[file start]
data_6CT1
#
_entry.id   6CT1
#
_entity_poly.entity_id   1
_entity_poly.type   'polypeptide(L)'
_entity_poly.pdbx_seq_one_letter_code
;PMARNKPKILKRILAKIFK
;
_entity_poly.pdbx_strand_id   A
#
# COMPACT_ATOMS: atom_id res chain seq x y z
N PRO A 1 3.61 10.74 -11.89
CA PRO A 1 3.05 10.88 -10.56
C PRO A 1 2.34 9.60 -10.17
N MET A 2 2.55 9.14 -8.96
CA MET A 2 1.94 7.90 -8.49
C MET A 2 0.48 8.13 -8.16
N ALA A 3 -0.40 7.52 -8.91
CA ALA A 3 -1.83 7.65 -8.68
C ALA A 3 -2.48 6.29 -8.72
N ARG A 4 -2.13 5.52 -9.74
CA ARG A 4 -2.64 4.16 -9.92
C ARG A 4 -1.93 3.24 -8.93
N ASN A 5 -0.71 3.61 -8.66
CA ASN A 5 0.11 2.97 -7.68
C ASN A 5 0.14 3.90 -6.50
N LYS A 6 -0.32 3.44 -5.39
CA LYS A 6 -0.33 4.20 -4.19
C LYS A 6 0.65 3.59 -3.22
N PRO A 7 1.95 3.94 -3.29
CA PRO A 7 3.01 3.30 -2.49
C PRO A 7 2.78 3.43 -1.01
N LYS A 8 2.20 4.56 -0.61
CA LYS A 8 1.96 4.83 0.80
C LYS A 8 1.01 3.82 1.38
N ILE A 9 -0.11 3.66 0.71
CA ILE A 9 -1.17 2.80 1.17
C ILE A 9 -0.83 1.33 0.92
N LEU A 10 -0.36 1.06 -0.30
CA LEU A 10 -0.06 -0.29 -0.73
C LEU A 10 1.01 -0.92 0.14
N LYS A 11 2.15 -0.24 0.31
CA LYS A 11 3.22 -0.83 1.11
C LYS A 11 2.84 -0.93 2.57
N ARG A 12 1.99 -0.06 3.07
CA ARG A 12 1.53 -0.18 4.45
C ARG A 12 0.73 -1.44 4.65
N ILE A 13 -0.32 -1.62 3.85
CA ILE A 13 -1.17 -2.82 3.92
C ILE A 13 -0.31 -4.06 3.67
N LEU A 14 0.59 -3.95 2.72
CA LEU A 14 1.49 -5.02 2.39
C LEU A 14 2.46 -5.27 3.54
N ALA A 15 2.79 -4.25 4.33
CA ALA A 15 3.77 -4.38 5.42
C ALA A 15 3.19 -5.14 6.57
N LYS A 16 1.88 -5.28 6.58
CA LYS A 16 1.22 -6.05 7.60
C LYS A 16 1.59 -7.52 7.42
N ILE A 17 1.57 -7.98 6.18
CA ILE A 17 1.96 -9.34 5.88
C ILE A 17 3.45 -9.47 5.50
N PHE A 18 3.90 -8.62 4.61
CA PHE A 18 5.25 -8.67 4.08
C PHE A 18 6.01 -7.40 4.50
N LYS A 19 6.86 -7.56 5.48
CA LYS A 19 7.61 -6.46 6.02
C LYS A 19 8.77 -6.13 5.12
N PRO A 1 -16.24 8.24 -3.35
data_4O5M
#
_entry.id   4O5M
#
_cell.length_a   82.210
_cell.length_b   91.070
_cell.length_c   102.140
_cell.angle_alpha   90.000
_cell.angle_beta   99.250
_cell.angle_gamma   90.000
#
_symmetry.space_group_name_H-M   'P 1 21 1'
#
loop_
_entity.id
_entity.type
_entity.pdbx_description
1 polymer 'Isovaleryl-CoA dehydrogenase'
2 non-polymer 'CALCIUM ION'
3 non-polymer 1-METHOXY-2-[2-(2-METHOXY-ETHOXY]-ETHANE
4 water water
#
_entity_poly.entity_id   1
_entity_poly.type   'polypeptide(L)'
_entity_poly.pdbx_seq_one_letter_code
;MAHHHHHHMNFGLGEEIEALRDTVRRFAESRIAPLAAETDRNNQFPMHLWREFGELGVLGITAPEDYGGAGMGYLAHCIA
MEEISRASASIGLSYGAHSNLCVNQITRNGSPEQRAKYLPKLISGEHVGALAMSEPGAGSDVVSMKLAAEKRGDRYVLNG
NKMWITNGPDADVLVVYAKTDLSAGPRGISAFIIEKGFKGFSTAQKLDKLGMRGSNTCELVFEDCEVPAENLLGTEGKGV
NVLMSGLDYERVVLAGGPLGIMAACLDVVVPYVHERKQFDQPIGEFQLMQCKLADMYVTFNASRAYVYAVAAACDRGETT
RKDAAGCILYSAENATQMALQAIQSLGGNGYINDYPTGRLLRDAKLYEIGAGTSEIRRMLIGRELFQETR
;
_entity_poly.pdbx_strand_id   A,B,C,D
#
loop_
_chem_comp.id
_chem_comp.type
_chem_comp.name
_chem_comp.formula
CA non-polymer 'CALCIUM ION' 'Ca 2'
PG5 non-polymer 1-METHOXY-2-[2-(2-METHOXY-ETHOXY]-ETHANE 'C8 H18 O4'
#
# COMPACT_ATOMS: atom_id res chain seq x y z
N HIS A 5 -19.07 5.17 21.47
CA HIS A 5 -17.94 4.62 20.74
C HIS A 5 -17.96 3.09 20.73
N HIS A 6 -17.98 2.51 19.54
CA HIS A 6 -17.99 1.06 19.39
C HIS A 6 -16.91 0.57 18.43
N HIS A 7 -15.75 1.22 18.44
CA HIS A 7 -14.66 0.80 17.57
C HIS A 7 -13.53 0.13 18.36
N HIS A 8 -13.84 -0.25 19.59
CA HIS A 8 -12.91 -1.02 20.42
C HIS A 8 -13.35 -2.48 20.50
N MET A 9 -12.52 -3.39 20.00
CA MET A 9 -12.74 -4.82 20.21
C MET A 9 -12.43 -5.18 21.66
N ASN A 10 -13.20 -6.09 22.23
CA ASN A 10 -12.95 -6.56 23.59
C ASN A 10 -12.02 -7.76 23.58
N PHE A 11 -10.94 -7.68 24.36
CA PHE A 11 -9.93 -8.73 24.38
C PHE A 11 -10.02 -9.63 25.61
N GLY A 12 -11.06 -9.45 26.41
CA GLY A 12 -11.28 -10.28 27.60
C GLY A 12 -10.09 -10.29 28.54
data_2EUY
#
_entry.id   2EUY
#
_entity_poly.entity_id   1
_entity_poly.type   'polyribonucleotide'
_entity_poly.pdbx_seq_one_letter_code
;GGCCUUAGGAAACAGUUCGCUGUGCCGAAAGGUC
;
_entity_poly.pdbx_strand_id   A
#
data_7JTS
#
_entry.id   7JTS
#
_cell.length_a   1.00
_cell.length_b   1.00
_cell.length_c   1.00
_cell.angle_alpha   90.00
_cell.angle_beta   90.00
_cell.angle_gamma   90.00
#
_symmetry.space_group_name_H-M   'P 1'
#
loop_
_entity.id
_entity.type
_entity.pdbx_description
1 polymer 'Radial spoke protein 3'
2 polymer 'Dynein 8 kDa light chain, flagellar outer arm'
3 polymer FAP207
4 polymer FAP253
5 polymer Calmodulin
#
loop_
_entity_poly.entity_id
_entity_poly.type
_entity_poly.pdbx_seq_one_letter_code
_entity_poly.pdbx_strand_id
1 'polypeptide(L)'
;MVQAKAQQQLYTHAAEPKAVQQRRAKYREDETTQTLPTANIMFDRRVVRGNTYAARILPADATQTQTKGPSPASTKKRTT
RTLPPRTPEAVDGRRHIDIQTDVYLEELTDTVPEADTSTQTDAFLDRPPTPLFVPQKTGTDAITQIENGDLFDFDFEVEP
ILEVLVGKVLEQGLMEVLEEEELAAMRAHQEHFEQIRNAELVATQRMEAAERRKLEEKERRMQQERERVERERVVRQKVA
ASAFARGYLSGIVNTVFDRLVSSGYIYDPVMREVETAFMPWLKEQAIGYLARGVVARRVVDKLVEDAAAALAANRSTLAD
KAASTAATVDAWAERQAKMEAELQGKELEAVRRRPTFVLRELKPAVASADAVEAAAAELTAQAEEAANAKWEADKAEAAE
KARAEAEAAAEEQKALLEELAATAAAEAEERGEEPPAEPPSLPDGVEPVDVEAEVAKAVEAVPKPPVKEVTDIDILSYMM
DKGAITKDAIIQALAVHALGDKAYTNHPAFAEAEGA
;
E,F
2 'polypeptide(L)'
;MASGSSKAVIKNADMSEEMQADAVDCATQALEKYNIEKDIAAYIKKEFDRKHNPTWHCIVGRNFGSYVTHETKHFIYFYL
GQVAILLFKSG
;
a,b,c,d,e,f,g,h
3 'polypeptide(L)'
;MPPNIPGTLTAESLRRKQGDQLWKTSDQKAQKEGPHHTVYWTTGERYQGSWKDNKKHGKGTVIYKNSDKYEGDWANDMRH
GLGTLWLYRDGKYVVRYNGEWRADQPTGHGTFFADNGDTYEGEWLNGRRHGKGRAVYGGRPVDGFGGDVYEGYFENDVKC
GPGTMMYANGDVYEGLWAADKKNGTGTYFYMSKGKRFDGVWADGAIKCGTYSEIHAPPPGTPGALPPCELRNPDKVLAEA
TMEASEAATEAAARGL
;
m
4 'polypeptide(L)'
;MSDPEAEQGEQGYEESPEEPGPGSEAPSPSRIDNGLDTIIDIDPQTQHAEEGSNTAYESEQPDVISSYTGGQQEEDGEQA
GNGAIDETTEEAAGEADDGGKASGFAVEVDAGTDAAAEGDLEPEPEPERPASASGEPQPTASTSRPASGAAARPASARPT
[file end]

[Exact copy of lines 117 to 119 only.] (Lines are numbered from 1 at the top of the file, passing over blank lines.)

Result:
CA HIS A 6 -17.99 1.06 19.39
C HIS A 6 -16.91 0.57 18.43
N HIS A 7 -15.75 1.22 18.44